For instance, for PM2.5, exposure within a 24-hour period should not exceed 25 micrograms per cubic meter (ug/m3), while the average exposure over a year should not exceed 10 micrograms per cubic meter (ug/m3).
Chinese standards are less strict, allowing for a yearly PM2.5 average of 35 micrograms per cubic meter.
The levels of pollution experienced in China, especially PM2.5 particulates, are many times higher than the allowed safe levels. On most days, air quality index ranks at above 150 in Chinese cities such as Beijing, with extremely smoggy days being as much as 10 times higher than WHO recommended safe levels.
The WHO has classified particulate matter as a carcinogenic. PM2.5, being a lot smaller than PM10, will penetrate past the bronchi into the alveoli (the air exchange region in the lungs) and over time, can cause lung cancer_ up to 36% more increase for every 10 micrograms/m3.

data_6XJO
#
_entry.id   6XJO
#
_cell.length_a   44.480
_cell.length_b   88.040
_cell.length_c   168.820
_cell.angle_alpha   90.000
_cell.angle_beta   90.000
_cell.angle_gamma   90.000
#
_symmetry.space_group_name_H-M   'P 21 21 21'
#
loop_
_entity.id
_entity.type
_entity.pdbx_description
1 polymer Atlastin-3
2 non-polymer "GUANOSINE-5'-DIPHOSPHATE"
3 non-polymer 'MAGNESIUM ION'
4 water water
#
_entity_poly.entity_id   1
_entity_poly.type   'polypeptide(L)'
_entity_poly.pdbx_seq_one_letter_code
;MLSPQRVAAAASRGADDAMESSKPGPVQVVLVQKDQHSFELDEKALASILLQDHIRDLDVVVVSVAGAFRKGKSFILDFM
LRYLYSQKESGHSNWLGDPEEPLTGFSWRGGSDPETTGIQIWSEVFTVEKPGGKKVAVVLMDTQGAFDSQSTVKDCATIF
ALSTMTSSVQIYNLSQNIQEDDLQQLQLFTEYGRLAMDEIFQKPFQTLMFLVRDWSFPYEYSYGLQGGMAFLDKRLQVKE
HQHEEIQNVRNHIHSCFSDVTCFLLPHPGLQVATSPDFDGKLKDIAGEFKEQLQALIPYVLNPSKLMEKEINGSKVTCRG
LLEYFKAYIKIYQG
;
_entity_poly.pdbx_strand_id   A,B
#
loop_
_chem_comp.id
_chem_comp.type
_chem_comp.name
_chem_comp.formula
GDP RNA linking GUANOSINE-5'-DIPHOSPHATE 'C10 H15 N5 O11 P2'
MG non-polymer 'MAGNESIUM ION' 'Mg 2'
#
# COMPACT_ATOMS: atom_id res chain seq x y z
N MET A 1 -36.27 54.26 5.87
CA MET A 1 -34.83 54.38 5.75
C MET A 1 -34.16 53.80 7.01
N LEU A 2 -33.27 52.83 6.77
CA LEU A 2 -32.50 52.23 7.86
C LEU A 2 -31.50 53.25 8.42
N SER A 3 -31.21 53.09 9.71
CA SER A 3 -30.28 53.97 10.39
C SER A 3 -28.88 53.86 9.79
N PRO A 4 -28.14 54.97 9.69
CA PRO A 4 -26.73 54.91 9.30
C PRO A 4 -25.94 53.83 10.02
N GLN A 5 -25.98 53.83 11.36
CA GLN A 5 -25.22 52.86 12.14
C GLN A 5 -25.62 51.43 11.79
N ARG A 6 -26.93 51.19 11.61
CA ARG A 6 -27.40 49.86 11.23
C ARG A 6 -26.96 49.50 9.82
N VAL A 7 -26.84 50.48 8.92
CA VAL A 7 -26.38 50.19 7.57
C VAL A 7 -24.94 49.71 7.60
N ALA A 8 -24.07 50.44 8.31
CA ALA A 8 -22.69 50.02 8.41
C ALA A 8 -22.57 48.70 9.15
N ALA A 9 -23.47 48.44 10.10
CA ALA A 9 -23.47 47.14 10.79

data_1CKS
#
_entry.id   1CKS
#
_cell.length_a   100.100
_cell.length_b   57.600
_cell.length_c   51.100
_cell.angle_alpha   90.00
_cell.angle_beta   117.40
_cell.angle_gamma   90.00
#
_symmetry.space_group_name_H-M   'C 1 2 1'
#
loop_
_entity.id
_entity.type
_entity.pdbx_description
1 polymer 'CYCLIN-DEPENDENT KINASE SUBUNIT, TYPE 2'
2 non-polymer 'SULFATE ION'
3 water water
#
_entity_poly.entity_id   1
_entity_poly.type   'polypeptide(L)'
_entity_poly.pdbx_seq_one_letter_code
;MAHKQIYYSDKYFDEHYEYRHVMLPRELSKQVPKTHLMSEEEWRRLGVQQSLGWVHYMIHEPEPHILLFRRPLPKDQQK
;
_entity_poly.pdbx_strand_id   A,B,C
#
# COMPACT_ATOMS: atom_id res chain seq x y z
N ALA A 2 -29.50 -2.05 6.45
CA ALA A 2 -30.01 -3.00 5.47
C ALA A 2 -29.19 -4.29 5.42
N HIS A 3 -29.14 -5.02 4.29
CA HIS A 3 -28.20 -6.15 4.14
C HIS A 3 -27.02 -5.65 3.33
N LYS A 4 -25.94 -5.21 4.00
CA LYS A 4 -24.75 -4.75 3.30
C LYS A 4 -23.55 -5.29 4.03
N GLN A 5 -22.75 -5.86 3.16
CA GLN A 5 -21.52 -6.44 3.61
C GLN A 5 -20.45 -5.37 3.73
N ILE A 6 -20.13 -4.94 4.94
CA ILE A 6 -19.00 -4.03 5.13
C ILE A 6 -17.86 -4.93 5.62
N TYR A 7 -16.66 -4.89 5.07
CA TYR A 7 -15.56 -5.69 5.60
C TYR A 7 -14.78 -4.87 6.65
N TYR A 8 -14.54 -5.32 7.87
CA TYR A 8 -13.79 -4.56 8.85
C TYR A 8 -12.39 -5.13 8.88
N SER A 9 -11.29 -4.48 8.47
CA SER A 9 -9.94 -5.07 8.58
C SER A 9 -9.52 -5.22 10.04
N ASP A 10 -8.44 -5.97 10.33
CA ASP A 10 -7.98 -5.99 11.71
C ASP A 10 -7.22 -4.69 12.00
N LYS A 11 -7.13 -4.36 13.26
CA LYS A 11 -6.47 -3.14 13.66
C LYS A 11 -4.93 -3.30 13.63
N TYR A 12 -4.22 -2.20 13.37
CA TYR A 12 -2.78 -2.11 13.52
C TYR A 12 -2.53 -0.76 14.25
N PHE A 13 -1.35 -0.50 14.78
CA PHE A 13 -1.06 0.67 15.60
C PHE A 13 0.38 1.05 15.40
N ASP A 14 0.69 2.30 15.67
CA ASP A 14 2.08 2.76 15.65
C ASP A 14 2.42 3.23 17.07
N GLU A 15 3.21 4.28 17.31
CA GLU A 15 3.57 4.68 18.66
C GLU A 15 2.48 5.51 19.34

Other documented complications of particulate matter and ozone exposure include cardiovascular complications, birth defects and premature deaths.
Ozone, when found at ground level is bad and when breathed in, can cause irritation of the lungs, worsening of asthma attacks and other respiratory diseases, inflammation and infection of airways among others.
In August 2015, authorities in Beijing grounded 2.5 million cars in preparation for the 2015 China Victory Day Parade. The result was clear blue skies for two weeks, with the AQI as low as 17. This was the cleanest Beijing air had been in ages.
But do clear skies mean there is nothing to worry about?
Since ozone formation increases with increased sunlight, clear skies means that levels of ozone will continue to rise throughout the day as VOCs and NOx continue to be emitted into the air by vehicles and through other industrial processes.